3. “On plane” means that the boat was traveling at a sufficiently high rate of
speed to cause the hull to rise out of the water. Id.
4. The “kill switch,” o r “engine safety cut-out switch,” is a device used, in
the event of a passenger being thrown from the boat, to stop the engine and prevent
injury from the spinning propeller. Id.
5. Id.
6. Yamaha Motor Corp. v. Calhoun, 516 U.S. 199 (1996).
7. “Territorial waters” are waters within the territorial limits of a State, as
well as the coastal waters fewer than three nautical miles from the shore of a State.
See, e.g., Calhoun v. Yamaha Motor Corp., 40 F.3d 622, 624 n.1 (3d Cir. 1994)
(quoting William C. Brown III, Problems Arising from the Intersection of
Traditional Maritime Law and Aviation Death and Personal Injury, 68 TUL. L.
REV. 577, 581 (1994)).
8. Yamaha, 516 U.S. at 206 (“‘With admiralty jurisdiction,’ we have often
said, ‘co mes t he application of substantive admiralty law.’”) (quoting E. River
2018] COMMENT 329
application of their resident state’s wrongful death statute and its
accompanying remedies.9 The Court agreed and determined that state law
remedies, which included punitive damages against the manufacturer of
the jet ski, remained available to supplement general maritime law for
wrongful deaths of “non-seamen” in territorial waters.10
Like Calhoun’s parents in Yamaha, Hebert’s father sought to recover
punitive damages from the manufacturer of the boat’s steering system in
Warren.11 He brought the claim under general maritime law rather than
state l aw.12 Such a minute difference regarding the source of the claim
does not seem particularly significant at first glancethe desired remedy
S.S. Corp. v. Transamerica Delaval Inc., 476 U.S. 858, 864 (19 86)). The terms
“admiralty” and “maritime” are used interchangeably. Any appearance of the two
words throughout this Comment only reflects customary usage in a unique area
of la w. See FRANK L. MARAIST ET AL., ADMIRALTY IN A NUTSHELL 1 (7th ed.
2017) (“Admiralty or maritime law is one of the world’s oldest bodies of law.”)
(emphasis added).
9. Because Natalie Calhoun’s permanent residence was in Pennsylvania, her
estate and parents brought suit under Pennsylvania wrongful death and survival
statutes, which allowed more potential recovery than federal maritime law.
Available remedies included loss of future earnings, loss of society, support and
services, funeral expenses, and punitive damages. Yamaha, 516 U.S. at 202.
10. See id. at 199. Punitive damages are generally defined as those damages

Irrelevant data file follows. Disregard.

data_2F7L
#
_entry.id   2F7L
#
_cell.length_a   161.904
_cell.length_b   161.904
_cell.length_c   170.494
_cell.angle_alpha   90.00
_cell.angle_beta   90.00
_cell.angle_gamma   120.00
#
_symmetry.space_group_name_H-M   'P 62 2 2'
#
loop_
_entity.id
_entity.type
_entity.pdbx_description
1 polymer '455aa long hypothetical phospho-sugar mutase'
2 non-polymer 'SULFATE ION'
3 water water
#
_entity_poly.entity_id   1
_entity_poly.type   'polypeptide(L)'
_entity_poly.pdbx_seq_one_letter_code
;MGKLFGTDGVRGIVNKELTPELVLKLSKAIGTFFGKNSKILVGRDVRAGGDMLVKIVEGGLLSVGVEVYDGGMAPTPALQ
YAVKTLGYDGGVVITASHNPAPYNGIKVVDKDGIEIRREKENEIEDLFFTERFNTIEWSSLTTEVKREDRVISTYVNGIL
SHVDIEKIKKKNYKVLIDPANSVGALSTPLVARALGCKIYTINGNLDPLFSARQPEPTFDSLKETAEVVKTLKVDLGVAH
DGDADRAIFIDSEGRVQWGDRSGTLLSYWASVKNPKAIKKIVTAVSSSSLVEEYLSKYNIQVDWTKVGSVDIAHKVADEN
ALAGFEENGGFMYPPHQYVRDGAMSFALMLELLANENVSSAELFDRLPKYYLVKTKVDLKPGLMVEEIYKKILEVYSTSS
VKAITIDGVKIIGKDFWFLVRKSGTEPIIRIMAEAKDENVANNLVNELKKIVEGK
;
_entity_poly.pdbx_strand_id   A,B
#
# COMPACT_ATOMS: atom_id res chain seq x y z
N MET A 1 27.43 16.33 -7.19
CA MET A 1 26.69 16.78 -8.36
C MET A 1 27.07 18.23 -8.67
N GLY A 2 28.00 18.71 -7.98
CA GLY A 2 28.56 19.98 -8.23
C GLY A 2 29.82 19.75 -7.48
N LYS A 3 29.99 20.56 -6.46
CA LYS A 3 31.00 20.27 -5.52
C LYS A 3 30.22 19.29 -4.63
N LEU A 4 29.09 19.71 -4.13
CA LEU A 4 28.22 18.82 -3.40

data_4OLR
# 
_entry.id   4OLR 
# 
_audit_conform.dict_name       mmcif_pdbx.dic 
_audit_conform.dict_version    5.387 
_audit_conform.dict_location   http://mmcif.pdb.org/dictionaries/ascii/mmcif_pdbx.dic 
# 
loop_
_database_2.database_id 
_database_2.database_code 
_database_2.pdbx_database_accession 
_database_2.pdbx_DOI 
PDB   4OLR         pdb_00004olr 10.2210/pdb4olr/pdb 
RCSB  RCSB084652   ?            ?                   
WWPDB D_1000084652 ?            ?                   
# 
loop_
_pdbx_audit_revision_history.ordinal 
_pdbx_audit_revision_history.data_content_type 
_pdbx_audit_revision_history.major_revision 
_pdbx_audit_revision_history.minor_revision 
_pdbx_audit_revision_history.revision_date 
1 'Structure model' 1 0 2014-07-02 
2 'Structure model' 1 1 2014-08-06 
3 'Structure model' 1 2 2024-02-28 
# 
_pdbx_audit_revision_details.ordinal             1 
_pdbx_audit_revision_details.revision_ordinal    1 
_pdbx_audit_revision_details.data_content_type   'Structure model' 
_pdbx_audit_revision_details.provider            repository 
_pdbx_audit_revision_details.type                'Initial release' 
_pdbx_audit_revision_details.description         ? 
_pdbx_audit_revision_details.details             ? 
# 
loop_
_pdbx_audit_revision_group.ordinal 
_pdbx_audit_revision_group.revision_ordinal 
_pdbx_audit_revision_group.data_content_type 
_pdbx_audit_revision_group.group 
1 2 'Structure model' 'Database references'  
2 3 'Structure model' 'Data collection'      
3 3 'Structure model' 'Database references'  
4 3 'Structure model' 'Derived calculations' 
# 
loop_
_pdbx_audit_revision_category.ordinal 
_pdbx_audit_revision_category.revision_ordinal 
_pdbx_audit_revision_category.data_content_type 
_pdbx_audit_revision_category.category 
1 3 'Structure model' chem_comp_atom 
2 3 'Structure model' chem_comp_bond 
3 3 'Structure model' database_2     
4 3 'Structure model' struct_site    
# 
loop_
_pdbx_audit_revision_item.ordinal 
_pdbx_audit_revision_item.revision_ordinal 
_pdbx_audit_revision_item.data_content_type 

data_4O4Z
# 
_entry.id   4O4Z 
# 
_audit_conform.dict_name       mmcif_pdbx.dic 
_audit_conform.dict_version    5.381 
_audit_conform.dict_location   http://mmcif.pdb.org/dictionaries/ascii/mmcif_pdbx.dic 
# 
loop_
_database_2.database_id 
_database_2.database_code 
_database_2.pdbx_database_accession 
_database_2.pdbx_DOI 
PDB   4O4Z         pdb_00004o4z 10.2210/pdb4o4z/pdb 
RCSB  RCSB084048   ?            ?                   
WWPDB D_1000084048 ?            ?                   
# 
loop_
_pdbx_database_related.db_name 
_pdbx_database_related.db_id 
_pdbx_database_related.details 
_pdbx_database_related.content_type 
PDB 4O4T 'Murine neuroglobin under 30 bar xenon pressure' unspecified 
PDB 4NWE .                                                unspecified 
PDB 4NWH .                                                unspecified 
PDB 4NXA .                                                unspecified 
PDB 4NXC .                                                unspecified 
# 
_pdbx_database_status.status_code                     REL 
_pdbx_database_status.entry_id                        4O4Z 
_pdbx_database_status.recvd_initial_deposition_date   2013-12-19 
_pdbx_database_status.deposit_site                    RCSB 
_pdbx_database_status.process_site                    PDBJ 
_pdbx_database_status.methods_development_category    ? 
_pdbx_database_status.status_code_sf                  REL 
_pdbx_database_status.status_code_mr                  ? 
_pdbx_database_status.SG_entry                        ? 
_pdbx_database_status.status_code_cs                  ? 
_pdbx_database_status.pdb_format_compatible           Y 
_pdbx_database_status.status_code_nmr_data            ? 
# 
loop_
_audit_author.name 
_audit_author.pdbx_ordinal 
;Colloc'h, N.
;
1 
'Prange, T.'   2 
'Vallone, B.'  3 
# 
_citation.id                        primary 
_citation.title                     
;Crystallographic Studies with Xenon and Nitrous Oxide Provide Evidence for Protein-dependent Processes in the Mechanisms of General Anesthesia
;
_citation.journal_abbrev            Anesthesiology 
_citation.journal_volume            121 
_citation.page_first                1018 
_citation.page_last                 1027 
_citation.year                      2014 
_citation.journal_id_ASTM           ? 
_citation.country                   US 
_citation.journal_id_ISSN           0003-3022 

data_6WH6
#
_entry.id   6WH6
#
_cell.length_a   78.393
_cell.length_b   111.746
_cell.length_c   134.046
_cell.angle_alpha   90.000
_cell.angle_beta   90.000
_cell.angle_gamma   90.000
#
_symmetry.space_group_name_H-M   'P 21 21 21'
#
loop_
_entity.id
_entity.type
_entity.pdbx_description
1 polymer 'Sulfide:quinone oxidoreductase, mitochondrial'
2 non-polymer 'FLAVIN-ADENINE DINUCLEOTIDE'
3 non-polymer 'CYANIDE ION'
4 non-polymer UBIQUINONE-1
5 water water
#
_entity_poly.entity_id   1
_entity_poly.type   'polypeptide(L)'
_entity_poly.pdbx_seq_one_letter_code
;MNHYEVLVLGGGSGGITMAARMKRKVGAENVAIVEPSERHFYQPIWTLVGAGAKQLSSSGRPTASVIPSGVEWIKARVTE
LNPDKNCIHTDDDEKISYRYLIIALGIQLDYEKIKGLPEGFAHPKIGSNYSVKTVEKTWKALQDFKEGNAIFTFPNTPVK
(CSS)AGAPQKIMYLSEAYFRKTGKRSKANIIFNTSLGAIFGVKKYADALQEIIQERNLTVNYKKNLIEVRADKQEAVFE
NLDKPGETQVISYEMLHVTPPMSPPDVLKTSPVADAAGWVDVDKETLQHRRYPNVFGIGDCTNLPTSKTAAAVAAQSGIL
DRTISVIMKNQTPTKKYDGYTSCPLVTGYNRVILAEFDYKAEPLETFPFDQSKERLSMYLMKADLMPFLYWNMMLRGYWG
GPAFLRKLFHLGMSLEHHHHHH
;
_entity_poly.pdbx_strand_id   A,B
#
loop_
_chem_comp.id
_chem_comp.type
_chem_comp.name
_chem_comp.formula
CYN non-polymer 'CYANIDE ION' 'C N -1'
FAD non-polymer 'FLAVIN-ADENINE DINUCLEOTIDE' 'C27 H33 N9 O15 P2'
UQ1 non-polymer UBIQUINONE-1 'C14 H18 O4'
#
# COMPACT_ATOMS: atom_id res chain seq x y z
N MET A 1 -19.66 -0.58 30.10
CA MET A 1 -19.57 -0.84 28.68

assessed in addition to compensatory damages to punish the defe ndant for
aggravated or outrageous misconduct, and to deter the defendant and others from
similar conduct in the future. See RESTATEMENT (SECOND) OF TOR TS § 908
(1979). Although an entire body of case law interprets this term, generally a
“seaman” is a “member of the crew of a vessel.” Notably, seamen have a right of
action against their employers under the Jones Act (4 6 U.S.C. § 30104). See
MARAIST, supra note 8, at 215. To the contrary, the Supreme Court has defined a
“non-seaman” as a person, such as a recreational boater, who is neit her a seaman
under the Jones Act nor a longshoreman under the Longshore and Harbo r
Workers’ Compensation Act. Yamaha, 516 U.S. at 205 n.2.
11. The father specifically claimed that the manufacturer demonstrated a
callous disregard for the safety of others because it knew of the system’s flaws
but failed to provide warnings in order to avoid “mass hysteria.” Warren v. Shelter
Mut. Ins. Co., 196 So. 3d 776 (La. Ct. App. 2016).
12. Louisiana law does not recognize claims for punitive damages in such
wrongful death actions. See, e.g., McCoy v. Ark. Nat. Gas Co., 143 So. 383 , 385
86 (La. 1932) (“There is no authority in the law of Louisiana for allowing punitive
damages in any case, unless it be for some particular wrong for which a statute
expressly authorizes the imposition of some such penalty.”); see generally John W.
deGravelles & J. Neale deGravelles, Louisiana Pu nitive Damages A Conflict of
Traditions, 70 LA. L. REV. 579, 585 (2010) (discussing Louisiana’s general refusal
to impose punitive damages as a reflection of the civil law tradition).